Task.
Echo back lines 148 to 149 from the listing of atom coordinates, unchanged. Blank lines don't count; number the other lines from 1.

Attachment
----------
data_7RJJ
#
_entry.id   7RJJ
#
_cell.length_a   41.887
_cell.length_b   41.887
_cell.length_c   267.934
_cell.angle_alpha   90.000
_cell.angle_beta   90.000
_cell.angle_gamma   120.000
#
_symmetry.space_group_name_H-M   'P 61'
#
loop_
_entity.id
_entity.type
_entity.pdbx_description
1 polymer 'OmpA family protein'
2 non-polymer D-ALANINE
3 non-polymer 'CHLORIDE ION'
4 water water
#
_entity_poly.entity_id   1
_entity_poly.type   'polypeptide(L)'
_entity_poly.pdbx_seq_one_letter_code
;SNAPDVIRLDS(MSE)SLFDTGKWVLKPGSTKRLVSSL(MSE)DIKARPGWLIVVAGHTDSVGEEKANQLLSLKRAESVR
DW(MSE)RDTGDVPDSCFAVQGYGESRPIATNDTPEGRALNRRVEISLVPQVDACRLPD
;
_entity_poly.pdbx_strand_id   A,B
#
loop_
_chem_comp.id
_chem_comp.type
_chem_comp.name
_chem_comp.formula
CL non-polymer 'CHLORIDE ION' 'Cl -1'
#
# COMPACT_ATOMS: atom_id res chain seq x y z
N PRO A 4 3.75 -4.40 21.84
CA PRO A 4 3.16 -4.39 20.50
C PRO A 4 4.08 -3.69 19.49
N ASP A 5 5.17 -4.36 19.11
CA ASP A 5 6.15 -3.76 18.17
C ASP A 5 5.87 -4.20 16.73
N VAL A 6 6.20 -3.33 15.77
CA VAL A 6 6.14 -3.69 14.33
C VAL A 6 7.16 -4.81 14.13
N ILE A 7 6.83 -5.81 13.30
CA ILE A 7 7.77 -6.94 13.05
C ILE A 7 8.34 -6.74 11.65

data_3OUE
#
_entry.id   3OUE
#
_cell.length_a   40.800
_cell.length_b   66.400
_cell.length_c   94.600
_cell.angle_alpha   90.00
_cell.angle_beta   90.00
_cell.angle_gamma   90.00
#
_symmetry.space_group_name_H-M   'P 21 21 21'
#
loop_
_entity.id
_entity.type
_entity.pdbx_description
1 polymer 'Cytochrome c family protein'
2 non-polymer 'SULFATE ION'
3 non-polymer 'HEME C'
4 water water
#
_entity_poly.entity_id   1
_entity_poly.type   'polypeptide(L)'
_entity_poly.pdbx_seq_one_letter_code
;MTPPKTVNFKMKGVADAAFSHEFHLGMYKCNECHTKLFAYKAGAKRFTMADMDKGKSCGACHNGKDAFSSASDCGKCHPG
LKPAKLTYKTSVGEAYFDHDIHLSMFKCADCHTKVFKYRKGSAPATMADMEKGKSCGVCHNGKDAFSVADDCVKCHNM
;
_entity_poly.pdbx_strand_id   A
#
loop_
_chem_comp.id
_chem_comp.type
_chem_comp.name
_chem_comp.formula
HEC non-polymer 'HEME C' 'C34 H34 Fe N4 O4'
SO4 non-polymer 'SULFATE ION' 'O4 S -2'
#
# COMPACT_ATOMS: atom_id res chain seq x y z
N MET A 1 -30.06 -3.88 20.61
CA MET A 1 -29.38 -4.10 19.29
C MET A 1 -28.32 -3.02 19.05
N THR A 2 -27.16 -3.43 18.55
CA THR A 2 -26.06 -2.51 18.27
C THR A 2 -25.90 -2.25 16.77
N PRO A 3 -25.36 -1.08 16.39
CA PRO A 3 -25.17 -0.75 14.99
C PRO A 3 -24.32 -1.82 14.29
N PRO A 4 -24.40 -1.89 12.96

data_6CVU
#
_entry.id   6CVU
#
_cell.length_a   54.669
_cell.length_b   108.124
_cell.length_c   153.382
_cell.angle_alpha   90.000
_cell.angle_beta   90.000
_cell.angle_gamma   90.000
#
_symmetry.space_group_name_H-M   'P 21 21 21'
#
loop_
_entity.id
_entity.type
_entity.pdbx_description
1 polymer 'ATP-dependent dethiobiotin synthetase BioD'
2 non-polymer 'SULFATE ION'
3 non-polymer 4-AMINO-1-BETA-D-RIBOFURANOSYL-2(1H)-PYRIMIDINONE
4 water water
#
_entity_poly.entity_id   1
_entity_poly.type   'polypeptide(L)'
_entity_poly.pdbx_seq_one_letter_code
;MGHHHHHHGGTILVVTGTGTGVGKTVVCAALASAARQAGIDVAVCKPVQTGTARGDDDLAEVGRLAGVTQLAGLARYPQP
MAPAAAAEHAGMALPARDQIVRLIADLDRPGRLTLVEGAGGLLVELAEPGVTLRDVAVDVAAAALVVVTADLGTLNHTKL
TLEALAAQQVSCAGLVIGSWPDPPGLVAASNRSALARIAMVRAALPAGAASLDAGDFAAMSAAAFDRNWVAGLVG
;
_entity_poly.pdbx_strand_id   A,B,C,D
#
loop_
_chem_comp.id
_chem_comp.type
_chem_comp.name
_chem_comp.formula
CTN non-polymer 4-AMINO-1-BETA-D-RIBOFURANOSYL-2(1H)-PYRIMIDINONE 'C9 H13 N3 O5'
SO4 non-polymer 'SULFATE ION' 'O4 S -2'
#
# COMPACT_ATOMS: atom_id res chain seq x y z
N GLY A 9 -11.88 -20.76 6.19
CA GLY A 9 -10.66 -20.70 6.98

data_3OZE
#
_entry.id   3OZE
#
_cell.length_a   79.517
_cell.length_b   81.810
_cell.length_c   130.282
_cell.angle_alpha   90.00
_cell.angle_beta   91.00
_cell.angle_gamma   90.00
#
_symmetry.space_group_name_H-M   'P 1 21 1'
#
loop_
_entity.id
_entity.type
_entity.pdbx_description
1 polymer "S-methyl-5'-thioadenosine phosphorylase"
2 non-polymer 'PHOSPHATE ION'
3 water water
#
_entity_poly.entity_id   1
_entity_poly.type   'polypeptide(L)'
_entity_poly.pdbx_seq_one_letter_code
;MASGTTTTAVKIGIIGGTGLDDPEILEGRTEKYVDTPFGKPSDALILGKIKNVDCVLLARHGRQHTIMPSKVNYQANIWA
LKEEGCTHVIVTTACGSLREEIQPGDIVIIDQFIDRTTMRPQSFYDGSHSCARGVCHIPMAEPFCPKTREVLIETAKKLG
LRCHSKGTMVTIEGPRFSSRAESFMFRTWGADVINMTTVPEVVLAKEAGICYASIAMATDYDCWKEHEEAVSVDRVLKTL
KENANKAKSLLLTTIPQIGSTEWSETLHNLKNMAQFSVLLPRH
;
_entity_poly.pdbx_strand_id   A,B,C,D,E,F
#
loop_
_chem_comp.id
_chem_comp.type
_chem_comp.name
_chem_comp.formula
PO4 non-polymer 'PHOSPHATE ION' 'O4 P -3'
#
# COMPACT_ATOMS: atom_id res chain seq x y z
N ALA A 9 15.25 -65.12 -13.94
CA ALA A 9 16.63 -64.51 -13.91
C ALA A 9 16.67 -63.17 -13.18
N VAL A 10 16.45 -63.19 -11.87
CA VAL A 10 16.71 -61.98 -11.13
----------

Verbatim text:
_cell.length_c   130.282
_cell.angle_alpha   90.00